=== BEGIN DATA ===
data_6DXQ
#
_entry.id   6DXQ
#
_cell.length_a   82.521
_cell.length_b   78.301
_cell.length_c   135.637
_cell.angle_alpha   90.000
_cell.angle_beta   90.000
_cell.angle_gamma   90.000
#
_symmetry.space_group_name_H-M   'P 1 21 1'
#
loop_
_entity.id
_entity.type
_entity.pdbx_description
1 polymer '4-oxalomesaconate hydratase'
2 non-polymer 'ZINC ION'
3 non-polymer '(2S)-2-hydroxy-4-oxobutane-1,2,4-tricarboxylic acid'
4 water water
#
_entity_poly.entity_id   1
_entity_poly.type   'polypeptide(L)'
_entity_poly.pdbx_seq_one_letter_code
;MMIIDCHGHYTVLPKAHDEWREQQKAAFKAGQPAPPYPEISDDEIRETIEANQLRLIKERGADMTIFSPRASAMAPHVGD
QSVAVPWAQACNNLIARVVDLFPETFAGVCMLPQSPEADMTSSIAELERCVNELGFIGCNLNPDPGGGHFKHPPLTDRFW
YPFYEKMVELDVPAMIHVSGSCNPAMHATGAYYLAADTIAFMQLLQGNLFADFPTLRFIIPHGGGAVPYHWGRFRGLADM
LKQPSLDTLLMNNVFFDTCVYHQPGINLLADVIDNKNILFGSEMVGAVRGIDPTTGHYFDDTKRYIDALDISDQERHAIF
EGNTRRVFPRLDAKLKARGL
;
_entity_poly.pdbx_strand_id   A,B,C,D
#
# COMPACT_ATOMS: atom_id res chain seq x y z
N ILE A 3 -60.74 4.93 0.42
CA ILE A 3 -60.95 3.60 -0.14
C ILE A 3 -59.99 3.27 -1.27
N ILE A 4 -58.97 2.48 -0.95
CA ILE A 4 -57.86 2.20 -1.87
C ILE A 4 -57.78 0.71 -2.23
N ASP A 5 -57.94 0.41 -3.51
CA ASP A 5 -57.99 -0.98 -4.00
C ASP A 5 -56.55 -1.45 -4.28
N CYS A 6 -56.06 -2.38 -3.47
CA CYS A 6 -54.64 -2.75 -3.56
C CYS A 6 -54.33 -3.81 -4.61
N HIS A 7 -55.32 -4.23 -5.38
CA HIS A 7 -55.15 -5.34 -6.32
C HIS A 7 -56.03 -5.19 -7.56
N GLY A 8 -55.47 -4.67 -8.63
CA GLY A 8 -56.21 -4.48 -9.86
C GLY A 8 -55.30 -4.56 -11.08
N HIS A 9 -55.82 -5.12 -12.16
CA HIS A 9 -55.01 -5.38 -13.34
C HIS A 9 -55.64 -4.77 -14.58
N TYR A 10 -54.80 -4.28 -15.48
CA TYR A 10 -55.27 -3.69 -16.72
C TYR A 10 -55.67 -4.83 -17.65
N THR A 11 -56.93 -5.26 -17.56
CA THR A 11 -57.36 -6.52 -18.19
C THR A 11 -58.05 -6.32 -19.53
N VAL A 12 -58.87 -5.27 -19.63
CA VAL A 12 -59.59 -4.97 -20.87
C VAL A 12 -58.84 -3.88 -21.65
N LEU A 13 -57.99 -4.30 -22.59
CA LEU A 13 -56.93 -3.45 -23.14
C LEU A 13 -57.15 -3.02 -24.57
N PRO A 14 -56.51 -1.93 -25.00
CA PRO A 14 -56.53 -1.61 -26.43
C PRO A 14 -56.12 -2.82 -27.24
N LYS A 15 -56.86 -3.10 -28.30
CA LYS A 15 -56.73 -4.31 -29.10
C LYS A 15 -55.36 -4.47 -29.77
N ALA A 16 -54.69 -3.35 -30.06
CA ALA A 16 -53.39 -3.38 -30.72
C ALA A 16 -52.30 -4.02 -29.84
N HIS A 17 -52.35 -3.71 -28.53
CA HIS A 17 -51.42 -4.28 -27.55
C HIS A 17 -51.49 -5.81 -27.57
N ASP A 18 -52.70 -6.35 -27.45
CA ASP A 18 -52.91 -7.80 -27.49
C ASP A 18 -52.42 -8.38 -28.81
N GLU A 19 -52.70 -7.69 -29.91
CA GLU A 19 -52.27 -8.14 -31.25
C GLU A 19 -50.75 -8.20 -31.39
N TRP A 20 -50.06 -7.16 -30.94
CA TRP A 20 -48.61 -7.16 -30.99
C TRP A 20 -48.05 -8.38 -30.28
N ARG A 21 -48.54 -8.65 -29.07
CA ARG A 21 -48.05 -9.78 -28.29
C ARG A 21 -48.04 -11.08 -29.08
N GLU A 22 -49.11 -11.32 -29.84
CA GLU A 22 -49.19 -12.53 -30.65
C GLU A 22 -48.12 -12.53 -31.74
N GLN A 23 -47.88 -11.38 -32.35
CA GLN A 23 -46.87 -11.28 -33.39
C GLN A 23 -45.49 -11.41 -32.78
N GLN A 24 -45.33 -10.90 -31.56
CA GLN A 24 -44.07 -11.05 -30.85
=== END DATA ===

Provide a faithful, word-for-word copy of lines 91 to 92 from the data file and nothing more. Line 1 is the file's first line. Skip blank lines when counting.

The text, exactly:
C ARG A 21 -48.04 -11.08 -29.08
N GLU A 22 -49.11 -11.32 -29.84